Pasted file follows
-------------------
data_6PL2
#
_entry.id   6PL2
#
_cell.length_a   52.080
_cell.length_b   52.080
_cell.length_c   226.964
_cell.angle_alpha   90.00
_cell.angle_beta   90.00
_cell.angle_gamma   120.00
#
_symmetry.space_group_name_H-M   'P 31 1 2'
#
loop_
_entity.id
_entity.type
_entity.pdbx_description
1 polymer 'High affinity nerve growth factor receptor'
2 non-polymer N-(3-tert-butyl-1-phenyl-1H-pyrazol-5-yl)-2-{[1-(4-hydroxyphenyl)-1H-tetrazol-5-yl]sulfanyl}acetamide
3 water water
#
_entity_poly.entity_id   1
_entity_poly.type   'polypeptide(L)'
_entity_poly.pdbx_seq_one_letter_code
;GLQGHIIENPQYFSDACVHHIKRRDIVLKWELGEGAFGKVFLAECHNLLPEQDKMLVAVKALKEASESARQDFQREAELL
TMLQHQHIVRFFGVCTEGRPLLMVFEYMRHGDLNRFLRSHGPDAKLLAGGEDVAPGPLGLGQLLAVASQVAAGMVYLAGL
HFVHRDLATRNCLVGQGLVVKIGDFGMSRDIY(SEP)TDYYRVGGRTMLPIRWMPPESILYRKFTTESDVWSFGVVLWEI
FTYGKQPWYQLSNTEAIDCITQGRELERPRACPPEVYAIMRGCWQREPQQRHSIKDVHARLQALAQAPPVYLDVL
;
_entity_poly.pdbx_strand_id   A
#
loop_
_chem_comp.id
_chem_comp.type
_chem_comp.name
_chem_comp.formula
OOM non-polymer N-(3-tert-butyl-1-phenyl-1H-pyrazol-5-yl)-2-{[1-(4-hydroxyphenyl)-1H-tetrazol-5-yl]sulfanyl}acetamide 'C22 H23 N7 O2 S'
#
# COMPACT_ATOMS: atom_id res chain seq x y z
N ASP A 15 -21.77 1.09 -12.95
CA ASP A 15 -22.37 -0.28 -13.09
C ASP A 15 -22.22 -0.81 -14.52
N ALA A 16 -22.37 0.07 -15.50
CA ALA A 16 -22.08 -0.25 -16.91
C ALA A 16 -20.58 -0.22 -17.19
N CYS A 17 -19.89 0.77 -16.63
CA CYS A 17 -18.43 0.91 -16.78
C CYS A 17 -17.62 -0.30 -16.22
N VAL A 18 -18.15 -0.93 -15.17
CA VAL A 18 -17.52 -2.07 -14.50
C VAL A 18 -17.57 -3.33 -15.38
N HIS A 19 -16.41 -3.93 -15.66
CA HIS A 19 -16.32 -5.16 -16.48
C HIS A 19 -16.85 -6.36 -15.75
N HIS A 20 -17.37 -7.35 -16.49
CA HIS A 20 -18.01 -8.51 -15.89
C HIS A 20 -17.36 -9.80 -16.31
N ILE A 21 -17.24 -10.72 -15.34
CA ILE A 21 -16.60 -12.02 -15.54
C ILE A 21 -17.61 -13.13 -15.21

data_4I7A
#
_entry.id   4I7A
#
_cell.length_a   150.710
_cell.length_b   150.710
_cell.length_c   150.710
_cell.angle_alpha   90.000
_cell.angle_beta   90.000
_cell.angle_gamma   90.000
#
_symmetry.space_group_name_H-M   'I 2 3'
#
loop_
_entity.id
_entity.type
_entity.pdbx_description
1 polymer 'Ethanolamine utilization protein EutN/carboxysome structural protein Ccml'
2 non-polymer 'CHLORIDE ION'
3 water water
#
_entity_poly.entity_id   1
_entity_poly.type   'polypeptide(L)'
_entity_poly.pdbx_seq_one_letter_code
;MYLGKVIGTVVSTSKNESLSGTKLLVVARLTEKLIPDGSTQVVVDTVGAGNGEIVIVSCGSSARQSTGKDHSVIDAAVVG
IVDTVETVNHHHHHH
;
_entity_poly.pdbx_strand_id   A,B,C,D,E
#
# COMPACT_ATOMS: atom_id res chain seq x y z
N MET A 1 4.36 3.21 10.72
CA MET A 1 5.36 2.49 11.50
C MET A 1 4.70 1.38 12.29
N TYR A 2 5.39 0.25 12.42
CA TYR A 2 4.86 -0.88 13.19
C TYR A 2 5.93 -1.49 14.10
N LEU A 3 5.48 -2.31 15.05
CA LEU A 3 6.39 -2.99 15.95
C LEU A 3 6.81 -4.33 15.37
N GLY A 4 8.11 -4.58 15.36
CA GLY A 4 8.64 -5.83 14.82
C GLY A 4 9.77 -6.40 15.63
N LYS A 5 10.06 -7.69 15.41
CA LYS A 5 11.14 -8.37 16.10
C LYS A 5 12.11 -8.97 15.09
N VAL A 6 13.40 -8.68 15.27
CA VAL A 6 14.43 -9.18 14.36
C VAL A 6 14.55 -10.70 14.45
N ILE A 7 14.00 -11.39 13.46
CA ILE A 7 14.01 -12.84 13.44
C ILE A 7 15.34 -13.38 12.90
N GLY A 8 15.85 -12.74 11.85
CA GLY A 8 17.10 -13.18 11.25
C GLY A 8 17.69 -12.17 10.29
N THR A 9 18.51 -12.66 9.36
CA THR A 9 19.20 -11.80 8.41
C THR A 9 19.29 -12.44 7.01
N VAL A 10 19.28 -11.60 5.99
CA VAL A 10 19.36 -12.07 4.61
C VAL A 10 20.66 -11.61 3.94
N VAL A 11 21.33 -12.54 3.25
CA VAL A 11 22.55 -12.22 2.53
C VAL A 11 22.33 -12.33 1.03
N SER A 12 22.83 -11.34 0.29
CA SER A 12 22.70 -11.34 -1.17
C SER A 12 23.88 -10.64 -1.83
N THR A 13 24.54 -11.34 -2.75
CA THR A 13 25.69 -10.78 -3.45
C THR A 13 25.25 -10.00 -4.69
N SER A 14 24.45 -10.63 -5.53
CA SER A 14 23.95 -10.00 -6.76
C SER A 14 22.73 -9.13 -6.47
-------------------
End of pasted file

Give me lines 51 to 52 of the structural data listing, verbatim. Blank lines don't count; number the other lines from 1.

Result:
C VAL A 18 -17.57 -3.33 -15.38
N HIS A 19 -16.41 -3.93 -15.66